Socrates is an engrossing, immersive journey of determination amid grief. It follows the titular Socrates (Christian Malheiros), a fifteen-year-old teen in São Paulo, Brazil, who discovers that his mother has passed away one morning. He is then forced from his precarious living situation, barely able to pay rent, to living on the streets. All while processing his pain at the loss of his loving mother.
The teenage Socrates is at once numb to the devastating loss and spurred to action, shucking a well-intentioned if uninformed social worker in favour of making his own way as best he can. Looming in the background is his absent father, who Socrates and his mother feared, and only at the end of his long struggle to survive does he consider allowing the homophobic man to house him.
With the threat of being forced from his home, Socrates goes in search of whatever work he can find. At a scrap yard, he meets another worker, Maicon (Tales Ordakji). Malherios portrays Socrates in a compelling way – as a young man with a strong sense of self, full of teenage lust and a practical comfort with his queerness. Socrates finds brief comfort in Maicon, who seems to be on his own journey of exploration with his sexuality. Neither of the young men have quite found their place in the world, rather they are fighting to survive as best they can.Throughout Socrates, the intimate filmmaking gives it a documentary quality, which grounds and lends weight to the already intense and difficult subject matter. Moments of violence and fear feel intense and unpredictable, and scenes of tenderness are softer and made all the more vulnerable. It makes Socrates a movie you can’t look away from.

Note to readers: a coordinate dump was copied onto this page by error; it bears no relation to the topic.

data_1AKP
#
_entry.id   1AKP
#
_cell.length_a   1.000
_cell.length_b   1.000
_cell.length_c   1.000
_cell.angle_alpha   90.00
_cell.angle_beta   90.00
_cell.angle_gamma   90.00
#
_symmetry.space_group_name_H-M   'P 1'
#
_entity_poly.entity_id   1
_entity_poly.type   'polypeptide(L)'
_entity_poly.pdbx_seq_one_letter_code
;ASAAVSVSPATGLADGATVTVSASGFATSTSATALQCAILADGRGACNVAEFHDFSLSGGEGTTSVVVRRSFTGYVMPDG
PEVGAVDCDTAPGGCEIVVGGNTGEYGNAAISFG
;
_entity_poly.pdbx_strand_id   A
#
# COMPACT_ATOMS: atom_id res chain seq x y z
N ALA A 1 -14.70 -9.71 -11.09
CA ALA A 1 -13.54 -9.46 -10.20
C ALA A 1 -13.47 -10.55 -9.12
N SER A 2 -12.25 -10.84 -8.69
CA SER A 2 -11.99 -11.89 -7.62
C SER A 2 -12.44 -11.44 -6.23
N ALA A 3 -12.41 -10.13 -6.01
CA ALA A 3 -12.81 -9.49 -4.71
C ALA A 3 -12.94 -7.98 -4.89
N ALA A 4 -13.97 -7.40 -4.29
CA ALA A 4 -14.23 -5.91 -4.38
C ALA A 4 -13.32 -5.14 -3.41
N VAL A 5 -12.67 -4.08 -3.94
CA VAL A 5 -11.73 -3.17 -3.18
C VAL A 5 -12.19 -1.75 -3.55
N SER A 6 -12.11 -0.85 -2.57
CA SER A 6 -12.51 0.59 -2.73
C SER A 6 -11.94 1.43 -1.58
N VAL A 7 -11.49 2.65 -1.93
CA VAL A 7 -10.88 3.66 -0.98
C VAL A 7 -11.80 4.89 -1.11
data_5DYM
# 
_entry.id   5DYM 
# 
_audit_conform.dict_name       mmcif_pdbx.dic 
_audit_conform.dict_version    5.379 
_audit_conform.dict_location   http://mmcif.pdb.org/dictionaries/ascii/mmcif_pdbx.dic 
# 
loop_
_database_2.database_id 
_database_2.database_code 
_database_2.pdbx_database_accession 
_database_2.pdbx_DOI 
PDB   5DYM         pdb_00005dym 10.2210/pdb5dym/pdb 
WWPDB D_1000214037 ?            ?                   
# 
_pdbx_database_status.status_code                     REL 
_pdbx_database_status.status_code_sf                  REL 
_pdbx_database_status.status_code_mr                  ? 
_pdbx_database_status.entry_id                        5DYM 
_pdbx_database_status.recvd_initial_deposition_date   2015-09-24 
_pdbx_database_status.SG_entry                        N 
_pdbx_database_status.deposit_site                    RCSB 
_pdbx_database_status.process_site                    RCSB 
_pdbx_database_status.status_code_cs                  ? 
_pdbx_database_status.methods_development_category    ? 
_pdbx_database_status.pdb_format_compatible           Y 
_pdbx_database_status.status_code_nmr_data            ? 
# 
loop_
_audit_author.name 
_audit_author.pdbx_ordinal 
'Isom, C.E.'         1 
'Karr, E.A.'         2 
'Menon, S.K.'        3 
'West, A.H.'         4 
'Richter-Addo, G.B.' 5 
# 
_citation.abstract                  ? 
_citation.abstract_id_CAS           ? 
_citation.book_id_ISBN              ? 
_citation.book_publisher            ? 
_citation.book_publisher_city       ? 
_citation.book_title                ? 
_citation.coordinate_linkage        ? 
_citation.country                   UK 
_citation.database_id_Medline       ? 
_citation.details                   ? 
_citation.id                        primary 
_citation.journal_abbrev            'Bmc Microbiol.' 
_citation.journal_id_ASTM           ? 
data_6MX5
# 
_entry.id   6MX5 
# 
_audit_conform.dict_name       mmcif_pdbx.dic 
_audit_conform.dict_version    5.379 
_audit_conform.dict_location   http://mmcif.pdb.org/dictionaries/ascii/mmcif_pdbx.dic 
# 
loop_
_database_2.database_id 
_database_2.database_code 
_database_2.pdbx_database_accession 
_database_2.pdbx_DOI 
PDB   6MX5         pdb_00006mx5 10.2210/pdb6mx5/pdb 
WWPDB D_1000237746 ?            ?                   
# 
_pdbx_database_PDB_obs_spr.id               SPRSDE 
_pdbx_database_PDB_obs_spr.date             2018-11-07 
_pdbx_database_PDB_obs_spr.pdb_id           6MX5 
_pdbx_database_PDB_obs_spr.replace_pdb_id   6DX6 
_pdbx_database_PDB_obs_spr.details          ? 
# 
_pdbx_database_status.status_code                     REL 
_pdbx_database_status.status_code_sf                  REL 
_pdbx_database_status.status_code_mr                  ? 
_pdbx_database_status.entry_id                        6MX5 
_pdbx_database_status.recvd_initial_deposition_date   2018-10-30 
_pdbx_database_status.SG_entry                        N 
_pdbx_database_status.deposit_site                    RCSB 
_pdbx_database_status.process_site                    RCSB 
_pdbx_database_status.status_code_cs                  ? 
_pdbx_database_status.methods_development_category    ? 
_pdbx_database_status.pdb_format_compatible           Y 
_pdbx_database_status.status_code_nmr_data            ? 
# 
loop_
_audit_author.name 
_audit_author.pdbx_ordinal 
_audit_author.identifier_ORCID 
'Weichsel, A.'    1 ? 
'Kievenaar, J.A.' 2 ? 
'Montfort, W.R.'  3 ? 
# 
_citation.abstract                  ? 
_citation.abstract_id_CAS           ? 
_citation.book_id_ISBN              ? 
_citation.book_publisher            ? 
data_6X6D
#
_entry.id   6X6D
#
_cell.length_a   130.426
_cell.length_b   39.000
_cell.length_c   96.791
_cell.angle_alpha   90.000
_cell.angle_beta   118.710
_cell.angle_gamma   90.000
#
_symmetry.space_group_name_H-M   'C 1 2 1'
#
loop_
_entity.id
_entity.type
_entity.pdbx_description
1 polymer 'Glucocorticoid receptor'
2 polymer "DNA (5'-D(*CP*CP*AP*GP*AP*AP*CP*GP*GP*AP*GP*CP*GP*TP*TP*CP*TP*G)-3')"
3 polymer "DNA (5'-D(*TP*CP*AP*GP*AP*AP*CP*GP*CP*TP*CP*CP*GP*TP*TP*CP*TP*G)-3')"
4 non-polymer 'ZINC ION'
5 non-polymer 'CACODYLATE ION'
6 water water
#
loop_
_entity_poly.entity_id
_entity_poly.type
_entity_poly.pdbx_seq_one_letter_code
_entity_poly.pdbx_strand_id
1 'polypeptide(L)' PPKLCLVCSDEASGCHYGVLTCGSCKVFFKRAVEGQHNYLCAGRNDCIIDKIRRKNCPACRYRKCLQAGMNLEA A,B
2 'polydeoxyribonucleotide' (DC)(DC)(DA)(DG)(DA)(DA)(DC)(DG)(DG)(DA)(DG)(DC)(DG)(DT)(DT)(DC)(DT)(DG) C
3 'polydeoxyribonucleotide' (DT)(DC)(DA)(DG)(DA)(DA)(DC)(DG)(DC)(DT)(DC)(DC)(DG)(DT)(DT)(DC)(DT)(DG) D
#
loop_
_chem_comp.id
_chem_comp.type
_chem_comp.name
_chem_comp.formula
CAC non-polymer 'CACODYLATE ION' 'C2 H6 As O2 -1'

The choices made in the filmmaking style, locations and additional characters give a true sense of the lives of those on the margins of São Paulo’s coast. These are people surviving on the edges, in economic insecurity, in the highest population city in Brazil. They are a part of society in cities around the world, those who are able to break even, at a push. They have little, materially, to give to one another. An unexpected death or a subtle change in circumstance can quickly break the delicate balance and wreck the lives of people simply trying to get by. This is just one example of how this can happen, in one place.
It’s important to note that Socrates is not a showy, Hollywood-style attempt at a gut-wrenching story; it has an honest emotional core. It’s directed by Alexandre Moratto and produced and written by Ramin Bahrani, but they didn’t do it alone. It’s the first feature film produced by the Querô Institute in Brazil, created with and by at-risk teenagers from low-income communities. The combination of skills from those already established in filmmaking, with the input of those who are the subject of the story, is why there is such an authenticity to the film.
Socrates does a lot with a small budget, a riveting lead and an impactful story from those who should be telling it. It’s also a very reasonable length, just over an hour, meaning it doesn’t linger or slow unnecessarily, or ever feel rushed. It’s well worth a watch.